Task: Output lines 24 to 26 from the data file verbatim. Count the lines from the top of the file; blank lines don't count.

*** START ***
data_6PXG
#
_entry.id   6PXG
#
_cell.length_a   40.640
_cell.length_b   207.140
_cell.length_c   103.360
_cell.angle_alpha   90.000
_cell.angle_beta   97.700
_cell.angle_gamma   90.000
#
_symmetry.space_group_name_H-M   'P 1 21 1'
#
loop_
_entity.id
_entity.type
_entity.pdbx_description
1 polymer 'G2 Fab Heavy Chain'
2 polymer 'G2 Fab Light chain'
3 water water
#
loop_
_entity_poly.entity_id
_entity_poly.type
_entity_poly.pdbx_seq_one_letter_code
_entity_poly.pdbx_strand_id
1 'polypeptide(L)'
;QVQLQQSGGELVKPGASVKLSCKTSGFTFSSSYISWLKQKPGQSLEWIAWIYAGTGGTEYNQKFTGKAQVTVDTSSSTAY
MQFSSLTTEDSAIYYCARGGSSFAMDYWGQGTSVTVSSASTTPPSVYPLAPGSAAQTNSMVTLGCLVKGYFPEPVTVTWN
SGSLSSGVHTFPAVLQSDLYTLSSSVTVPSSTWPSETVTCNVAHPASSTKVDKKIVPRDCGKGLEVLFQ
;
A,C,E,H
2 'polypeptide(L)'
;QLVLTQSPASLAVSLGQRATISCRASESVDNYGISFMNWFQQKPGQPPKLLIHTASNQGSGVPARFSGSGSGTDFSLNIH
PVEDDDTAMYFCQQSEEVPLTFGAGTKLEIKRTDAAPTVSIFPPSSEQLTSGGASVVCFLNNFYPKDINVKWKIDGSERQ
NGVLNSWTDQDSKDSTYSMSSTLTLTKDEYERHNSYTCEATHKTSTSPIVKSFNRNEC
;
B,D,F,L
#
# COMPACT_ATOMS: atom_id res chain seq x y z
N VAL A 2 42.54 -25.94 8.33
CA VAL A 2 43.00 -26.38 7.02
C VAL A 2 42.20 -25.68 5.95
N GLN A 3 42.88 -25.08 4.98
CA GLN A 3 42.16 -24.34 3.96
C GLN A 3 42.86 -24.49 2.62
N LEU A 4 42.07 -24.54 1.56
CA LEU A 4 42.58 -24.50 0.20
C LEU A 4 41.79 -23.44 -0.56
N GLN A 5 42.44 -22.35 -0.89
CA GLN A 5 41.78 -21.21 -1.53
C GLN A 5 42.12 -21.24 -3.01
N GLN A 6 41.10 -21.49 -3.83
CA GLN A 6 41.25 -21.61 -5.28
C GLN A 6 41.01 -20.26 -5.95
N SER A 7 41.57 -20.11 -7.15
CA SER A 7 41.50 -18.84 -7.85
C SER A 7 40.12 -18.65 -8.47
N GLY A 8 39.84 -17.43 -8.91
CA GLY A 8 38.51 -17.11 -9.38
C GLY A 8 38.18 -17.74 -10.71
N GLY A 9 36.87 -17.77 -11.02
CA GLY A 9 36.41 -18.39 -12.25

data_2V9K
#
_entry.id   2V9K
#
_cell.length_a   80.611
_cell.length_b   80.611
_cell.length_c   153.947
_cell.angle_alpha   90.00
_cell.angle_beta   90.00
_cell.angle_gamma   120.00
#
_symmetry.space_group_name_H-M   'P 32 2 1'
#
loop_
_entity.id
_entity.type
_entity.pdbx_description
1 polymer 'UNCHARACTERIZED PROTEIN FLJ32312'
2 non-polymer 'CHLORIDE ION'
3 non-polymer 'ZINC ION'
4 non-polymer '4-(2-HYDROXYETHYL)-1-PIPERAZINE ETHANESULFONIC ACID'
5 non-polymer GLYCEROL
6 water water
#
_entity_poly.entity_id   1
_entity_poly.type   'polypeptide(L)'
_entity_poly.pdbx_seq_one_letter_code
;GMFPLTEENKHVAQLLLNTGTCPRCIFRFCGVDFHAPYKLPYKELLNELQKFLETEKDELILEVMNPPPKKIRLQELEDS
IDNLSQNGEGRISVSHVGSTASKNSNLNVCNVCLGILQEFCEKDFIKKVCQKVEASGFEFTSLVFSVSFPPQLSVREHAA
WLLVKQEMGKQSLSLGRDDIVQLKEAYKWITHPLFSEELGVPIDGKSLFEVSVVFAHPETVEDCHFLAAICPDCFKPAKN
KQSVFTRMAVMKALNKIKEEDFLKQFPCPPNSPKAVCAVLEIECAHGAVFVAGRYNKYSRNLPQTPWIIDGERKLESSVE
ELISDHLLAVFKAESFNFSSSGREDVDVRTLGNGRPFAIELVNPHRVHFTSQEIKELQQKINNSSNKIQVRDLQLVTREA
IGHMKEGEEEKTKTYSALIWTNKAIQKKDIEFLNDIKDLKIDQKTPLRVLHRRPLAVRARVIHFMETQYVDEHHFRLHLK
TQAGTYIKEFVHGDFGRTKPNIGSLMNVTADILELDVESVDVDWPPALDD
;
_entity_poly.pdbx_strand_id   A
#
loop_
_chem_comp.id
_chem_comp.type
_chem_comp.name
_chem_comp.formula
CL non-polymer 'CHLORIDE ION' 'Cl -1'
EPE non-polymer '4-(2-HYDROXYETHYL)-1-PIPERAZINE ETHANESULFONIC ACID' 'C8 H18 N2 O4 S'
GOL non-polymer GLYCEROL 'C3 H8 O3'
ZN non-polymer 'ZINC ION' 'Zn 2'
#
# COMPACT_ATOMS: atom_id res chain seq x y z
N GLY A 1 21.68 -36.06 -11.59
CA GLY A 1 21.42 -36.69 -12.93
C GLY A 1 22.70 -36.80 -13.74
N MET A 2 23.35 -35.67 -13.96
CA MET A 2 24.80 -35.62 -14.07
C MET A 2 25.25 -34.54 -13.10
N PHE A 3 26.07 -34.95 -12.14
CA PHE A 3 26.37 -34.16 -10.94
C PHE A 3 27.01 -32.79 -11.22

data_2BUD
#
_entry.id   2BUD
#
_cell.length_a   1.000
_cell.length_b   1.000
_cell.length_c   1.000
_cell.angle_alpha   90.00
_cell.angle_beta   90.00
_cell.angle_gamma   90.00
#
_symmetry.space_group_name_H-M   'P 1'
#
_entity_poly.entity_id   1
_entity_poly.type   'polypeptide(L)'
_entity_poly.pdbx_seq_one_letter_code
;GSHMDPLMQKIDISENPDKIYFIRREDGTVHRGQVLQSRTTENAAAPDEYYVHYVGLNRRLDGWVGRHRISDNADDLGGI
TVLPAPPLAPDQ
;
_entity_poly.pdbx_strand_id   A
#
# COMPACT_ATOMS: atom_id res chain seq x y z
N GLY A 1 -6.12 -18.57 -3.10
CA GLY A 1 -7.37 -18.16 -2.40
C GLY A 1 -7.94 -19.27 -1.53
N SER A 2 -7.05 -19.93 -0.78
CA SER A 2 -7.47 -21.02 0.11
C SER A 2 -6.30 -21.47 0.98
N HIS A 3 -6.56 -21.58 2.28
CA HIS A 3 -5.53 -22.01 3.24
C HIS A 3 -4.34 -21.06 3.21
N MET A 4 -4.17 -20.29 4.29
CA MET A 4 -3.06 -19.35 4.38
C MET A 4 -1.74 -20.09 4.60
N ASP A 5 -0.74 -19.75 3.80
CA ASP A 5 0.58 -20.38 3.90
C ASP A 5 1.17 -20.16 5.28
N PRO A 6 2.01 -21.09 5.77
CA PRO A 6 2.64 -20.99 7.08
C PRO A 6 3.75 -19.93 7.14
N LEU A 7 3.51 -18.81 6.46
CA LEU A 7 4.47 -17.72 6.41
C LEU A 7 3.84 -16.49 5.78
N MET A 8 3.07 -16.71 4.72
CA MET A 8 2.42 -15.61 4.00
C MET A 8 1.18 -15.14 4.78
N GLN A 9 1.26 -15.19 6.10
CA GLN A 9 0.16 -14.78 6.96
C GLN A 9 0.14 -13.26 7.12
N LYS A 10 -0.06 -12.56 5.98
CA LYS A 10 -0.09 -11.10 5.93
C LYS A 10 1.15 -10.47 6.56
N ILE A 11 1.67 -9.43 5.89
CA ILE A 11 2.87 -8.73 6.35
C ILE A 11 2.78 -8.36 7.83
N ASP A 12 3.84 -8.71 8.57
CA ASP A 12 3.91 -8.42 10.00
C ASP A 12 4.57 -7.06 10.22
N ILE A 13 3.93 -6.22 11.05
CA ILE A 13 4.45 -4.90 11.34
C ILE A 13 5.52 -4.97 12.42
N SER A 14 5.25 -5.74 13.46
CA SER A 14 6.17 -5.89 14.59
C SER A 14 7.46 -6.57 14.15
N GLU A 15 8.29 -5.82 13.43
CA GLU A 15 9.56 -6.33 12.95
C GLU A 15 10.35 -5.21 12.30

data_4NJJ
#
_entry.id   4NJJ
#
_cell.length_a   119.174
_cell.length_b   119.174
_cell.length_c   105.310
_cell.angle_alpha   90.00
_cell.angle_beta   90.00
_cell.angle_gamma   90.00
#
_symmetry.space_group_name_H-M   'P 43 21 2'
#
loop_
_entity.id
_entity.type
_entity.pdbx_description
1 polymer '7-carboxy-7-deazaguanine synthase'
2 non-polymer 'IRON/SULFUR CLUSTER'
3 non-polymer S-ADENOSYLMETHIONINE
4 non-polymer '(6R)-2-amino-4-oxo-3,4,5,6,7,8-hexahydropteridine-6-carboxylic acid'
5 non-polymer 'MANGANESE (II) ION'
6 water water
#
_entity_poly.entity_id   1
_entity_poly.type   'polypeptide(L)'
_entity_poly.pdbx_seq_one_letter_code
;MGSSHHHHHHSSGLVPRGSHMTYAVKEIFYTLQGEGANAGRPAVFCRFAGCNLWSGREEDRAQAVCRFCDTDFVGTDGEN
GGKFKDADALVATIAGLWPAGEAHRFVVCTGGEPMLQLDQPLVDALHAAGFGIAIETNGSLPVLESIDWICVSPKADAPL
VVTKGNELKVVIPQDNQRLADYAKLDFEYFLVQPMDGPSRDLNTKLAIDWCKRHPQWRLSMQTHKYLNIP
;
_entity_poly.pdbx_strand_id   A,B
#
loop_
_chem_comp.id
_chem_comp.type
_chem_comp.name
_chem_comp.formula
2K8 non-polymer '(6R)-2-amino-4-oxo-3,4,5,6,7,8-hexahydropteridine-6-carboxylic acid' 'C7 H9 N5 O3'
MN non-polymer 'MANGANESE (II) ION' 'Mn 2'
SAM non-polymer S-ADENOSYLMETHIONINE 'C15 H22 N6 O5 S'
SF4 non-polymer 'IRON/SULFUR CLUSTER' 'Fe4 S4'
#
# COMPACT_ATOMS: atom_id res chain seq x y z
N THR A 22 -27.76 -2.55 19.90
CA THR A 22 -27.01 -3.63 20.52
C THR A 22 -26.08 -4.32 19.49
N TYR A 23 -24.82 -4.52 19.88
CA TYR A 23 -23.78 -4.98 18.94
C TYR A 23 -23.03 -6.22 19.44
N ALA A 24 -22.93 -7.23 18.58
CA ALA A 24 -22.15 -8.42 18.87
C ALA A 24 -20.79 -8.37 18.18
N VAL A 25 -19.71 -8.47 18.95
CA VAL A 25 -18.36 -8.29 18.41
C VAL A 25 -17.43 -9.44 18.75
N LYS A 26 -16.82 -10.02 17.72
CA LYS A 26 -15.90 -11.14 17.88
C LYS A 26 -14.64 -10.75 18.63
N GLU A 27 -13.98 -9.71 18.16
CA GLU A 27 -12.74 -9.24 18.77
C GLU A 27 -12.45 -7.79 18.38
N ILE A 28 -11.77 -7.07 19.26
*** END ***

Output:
_entity_poly.type
_entity_poly.pdbx_seq_one_letter_code
_entity_poly.pdbx_strand_id